Reporter Andrea Weigl, who is on maternity leave following the birth of a daughter, writes:
Soon after I returned from the hospital with my daughter, I reached out to local experts for advice on what new moms should be eating to stay healthy but also to eventually lose their pregnancy weight. I also asked if there was any special advice for breastfeeding moms.
Universally, the experts said new moms should not restrict their eating for the first four to eight weeks after childbirth.
“This time should be more about focusing on taking care of yourself and the baby, not worrying about fitting back into all your old clothes,” says Shelley Wilkins, a registered dietitian at Wakemed Hospital.
Both Wilkins and Natalie Newell, a registered dietitian at the Rex Wellness Center of Wakefield, offered this general advice:
• Eat a healthy, balanced diet, including lots of fruits and vegetables, healthy fats such as olive oil and nuts, carbohydrates for energy and mood elevation and protein for healing and muscle preservation.
• Limit consumption of processed foods.
• Strive for three meals plus one to two snacks per day. Wilkins adds: “I would try to avoid letting yourself get too hungry, which can cause bingeing on unhealthy foods and increase stress and fatigue.”
And when it’s time to start focusing on shedding pounds, Newell offers this suggestion: “It is a great idea to meet with a registered dietitian and personal trainer so they can help develop a healthy plan for you when you are trying to the lose the pregnancy weight.”
When a new mom does start trying to lose weight, she should aim to lose one pound a week. Wilkins offers these guidelines: a formula-feeding mom should consume between 1,500 and 2, 200 calories a day depending on her activity level. A breastfeeding mom can consume 2,000 to 2, 700 calories per day. If the breastfeeding mom loses more than a pound per week, she should eat another snack during the day.
For a breastfeeding mom, Wilkins says, the #1 priority during the first two weeks is protecting and increasing her milk supply. To do that, she needs to rest, drink a gallon of water a day and breastfeed on demand, between 8 to 12 times a day. Breastfeeding moms need to consume more calories, about 500 to 600 more calories a day. And they require additional calcium, about 1,000 mg, and Vitamin D, at least 400 IU. (My doctor and the lactation consultants at my pediatrician’s office recommended I continue taking prenatal vitamins and add fenugreek and alfalfa supplements daily to increase milk production.)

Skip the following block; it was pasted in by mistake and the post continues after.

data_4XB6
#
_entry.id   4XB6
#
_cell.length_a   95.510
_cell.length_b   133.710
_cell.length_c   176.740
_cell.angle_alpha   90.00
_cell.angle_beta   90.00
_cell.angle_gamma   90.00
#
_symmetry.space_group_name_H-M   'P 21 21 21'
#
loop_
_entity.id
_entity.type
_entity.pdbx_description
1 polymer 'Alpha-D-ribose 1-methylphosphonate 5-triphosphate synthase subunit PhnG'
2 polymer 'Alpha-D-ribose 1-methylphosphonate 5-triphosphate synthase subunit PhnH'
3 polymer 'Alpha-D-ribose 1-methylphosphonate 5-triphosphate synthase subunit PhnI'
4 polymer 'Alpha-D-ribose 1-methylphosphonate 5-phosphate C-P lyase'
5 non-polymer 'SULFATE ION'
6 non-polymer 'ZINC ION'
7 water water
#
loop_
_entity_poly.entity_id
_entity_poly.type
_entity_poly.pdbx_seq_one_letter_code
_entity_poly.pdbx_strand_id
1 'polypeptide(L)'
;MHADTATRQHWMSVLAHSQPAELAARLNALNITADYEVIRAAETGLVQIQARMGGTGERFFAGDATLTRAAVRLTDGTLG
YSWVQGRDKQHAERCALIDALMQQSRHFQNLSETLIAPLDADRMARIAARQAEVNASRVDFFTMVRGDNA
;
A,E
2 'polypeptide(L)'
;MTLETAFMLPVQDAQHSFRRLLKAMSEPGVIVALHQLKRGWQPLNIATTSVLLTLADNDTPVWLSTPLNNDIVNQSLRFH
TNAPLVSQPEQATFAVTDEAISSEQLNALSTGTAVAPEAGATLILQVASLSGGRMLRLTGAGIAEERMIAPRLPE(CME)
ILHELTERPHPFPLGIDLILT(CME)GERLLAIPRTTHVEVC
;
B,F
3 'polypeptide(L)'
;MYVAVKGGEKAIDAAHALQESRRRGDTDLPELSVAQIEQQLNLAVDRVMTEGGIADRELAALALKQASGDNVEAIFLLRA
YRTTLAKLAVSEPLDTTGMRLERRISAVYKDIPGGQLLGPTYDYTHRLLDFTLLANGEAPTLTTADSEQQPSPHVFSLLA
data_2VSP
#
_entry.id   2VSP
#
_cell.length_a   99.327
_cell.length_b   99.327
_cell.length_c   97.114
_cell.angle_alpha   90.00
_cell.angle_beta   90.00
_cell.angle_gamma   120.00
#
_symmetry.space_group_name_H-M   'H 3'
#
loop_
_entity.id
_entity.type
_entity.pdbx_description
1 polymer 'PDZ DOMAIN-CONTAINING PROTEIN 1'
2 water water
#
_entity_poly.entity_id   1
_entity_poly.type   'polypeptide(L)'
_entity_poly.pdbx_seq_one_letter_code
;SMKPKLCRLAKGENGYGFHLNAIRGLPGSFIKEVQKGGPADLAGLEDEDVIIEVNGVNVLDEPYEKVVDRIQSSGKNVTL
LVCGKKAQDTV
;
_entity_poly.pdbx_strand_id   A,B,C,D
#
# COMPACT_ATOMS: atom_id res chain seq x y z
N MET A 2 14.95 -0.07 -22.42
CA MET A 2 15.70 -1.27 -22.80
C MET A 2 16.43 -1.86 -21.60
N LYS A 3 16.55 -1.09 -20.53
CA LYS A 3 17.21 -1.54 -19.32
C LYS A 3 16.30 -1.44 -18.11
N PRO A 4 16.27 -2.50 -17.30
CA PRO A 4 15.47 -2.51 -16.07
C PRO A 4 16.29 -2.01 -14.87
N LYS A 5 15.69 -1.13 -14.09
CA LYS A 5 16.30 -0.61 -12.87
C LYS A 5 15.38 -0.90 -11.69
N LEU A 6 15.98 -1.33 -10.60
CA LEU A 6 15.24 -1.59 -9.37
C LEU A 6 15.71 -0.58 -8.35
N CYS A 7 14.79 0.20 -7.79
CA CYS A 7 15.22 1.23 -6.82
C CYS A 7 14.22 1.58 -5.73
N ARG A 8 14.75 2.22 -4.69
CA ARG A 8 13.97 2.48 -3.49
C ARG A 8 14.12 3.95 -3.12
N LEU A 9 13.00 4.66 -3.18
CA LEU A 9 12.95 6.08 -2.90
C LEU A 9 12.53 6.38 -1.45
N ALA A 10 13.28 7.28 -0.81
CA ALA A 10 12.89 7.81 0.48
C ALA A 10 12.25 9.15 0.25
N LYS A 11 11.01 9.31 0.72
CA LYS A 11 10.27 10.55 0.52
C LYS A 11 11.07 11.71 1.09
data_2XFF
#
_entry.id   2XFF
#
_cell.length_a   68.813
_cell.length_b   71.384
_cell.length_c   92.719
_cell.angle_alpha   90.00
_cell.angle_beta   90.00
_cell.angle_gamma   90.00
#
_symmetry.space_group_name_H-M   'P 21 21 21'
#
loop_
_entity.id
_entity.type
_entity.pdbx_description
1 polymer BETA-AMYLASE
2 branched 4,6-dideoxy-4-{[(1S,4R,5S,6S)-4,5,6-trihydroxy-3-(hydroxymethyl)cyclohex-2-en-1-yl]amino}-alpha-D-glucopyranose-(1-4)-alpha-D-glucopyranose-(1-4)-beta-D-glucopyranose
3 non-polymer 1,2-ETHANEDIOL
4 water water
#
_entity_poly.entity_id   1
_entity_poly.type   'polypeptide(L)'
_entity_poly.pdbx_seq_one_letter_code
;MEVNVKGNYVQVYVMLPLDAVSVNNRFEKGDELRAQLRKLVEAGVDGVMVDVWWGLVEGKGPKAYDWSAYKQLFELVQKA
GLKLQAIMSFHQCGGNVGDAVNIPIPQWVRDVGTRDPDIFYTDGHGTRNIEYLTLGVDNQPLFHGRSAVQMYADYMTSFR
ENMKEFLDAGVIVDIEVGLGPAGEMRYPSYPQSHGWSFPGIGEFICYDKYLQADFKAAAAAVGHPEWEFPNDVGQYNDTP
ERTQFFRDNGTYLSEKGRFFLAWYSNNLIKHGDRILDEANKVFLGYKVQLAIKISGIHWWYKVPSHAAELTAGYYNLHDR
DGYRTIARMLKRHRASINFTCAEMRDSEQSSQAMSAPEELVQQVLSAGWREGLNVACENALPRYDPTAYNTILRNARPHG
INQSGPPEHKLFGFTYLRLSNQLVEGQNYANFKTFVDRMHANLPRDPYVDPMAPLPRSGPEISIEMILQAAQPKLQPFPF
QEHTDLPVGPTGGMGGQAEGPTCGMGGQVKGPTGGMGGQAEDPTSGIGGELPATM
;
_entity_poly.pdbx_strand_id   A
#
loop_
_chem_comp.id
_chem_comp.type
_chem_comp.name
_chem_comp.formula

Sheri Taylor, a nurse and lactation consultant at Rex Hospital, shares this word of advice on what not to consume: “Don’t overdo drinks with caffeine, which will cross over into breast milk. Alcohol, too. If you’re going to have a glass of wine with dinner, breast feed first.”
Taylor adds: “Breastfeeding moms tend to lose a pound or two a week during first three months without even trying.”
I so hope that is true but I suffered a setback in the last week. In the first two weeks after returning home, I lost 21 of the 28 pounds that I gained while pregnant. In the last week or so, I’ve put three to four pounds back on. I know exactly what’s to blame: my inability to resist all the wonderful baked goods that friends have brought us. Who could resist strawberry rhubarb pie, chocolate chip cookies, chocolate cake, lemon almond cake, thumbprint cookies, cherry crunch cake and leftover Halloween candy? After not being able to indulge my sweet tooth because I had gestational diabetes while pregnant, I didn’t resist these treats.
But now I’m going to recommit myself to getting my sweets fix by eating more fruit. And I’ll try to use a lesson I learned from my diabetic diet: that a square or two of high-quality dark chocolate can satisfy my sweet craving with fewer calories. That or a serving of sugar-free chocolate pudding. I hope to get back on track.